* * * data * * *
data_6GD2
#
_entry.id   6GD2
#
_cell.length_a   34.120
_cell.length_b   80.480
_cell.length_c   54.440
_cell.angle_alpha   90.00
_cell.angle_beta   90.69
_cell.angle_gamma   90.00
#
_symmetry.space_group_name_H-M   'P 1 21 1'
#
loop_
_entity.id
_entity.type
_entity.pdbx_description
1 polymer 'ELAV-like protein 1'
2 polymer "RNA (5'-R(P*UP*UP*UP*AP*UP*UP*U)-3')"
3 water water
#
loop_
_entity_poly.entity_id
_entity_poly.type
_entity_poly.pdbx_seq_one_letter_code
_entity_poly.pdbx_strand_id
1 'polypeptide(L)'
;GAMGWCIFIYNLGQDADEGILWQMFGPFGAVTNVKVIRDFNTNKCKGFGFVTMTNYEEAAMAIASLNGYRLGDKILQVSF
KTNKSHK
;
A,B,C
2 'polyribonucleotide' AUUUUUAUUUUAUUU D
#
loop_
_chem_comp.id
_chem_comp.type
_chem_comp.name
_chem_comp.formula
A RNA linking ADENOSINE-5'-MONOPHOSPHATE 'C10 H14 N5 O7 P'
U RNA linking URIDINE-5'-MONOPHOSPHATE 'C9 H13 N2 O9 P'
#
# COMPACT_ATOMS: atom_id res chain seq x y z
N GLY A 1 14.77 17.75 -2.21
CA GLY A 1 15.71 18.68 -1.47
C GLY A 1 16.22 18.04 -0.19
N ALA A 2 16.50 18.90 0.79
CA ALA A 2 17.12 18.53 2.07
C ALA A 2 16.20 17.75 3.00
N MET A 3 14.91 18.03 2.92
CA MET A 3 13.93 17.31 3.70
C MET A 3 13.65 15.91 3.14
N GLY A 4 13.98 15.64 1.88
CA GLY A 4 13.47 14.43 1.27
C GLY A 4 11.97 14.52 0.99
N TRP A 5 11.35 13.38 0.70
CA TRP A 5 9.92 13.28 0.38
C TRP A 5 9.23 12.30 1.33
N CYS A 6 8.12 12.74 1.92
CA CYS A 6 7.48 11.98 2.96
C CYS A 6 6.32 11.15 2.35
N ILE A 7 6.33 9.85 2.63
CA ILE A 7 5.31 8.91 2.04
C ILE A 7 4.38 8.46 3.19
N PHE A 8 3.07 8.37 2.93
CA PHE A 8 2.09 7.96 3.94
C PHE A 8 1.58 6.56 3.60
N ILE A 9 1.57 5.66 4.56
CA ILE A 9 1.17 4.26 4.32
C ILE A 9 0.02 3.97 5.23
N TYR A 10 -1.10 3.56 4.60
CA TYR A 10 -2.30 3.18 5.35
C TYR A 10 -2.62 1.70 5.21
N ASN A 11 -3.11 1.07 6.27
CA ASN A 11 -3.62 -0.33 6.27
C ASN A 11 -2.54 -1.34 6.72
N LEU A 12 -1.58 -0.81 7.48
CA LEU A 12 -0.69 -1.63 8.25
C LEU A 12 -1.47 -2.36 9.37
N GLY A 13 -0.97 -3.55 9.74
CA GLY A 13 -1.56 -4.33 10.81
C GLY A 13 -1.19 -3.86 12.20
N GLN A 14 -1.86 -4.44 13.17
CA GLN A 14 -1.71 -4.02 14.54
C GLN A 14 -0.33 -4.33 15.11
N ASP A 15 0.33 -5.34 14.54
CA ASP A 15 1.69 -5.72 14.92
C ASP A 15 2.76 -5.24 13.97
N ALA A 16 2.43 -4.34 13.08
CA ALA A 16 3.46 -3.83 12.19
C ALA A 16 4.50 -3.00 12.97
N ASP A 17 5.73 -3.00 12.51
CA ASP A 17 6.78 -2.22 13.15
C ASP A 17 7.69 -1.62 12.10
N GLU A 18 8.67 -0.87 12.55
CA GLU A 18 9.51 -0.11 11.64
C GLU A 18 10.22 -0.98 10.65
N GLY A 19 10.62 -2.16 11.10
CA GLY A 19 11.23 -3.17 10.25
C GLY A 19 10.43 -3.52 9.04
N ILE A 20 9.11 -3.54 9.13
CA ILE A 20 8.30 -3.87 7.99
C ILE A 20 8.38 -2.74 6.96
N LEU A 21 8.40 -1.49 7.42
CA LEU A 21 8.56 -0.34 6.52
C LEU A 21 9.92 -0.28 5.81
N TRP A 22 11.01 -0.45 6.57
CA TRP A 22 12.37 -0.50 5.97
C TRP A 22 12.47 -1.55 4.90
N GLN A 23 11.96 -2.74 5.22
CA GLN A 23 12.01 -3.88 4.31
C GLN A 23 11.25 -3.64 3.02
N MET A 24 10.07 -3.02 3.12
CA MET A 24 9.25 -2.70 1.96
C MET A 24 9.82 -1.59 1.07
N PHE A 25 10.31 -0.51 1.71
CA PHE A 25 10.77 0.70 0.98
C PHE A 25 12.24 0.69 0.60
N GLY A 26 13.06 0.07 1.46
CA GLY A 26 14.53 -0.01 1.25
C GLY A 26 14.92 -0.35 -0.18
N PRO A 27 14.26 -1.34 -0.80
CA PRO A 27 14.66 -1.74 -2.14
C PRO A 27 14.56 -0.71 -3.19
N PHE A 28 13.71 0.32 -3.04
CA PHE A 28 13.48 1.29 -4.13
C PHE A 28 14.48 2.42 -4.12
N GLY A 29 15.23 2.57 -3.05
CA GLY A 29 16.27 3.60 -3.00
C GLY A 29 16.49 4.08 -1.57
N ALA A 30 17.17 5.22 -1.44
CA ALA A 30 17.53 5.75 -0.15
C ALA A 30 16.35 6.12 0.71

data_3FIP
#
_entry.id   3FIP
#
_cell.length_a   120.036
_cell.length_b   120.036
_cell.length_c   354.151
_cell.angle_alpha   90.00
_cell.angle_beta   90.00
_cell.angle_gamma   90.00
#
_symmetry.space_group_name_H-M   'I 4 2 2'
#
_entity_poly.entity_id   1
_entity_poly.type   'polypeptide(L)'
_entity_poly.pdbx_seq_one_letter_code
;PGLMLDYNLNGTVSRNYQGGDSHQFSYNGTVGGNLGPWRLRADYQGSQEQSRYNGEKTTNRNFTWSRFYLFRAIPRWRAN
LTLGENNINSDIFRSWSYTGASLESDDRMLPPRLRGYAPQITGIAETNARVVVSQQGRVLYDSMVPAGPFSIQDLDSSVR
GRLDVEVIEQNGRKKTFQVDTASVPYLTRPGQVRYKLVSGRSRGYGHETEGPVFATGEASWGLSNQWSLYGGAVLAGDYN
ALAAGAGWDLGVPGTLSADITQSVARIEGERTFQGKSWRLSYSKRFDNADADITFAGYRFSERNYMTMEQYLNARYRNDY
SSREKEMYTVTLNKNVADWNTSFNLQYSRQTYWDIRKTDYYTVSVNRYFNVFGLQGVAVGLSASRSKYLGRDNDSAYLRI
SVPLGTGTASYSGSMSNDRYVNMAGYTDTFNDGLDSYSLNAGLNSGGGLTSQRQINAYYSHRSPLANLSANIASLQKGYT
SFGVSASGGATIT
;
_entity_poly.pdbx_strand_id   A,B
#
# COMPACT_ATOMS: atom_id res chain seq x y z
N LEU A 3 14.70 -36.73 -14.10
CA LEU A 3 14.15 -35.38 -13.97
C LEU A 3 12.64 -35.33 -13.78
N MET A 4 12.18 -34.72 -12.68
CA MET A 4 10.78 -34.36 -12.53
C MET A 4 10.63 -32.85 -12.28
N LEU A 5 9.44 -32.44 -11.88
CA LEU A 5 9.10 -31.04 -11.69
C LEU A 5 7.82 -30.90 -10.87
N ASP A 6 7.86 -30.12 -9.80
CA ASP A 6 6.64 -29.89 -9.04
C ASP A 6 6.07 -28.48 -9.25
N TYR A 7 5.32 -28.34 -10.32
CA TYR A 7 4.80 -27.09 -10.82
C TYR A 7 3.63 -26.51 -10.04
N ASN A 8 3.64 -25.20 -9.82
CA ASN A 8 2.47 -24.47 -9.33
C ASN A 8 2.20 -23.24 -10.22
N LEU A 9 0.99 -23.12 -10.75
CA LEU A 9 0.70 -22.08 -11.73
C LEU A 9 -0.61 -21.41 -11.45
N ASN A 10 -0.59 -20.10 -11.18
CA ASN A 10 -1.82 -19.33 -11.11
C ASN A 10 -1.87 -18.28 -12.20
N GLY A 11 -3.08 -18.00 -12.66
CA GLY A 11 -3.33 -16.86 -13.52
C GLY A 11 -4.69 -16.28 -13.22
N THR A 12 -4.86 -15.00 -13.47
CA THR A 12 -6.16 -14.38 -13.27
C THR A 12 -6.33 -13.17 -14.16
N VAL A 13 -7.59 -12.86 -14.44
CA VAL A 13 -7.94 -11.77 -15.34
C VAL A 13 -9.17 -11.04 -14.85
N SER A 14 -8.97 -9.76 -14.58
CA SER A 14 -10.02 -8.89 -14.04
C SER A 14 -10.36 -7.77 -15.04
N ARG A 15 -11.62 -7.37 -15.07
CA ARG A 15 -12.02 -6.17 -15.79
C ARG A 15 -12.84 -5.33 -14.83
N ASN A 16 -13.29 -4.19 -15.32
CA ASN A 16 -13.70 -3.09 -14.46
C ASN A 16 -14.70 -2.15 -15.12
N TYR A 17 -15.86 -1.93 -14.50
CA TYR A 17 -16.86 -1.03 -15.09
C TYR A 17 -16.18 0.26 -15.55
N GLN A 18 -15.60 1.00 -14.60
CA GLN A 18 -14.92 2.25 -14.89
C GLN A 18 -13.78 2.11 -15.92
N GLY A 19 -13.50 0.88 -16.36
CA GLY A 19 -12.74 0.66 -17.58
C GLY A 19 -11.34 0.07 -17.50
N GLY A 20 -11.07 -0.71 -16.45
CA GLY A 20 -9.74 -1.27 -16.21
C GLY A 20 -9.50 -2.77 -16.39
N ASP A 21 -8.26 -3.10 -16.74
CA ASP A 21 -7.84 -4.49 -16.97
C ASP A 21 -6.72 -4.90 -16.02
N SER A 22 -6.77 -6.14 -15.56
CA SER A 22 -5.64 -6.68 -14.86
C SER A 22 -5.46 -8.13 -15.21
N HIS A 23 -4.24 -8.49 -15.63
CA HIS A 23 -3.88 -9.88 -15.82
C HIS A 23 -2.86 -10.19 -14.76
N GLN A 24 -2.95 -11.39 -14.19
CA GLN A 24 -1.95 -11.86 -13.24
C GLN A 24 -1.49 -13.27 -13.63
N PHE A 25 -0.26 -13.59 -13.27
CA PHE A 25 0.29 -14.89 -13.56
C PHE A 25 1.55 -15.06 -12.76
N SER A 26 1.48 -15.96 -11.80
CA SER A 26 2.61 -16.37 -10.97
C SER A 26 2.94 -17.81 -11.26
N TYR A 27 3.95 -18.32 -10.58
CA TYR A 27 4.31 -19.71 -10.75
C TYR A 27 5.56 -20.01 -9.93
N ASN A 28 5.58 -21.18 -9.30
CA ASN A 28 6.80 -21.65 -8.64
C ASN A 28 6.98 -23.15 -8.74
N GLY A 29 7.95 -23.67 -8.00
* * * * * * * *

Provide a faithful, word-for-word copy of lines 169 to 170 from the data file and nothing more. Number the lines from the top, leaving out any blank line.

N ASP A 6 7.86 -30.12 -9.80
CA ASP A 6 6.64 -29.89 -9.04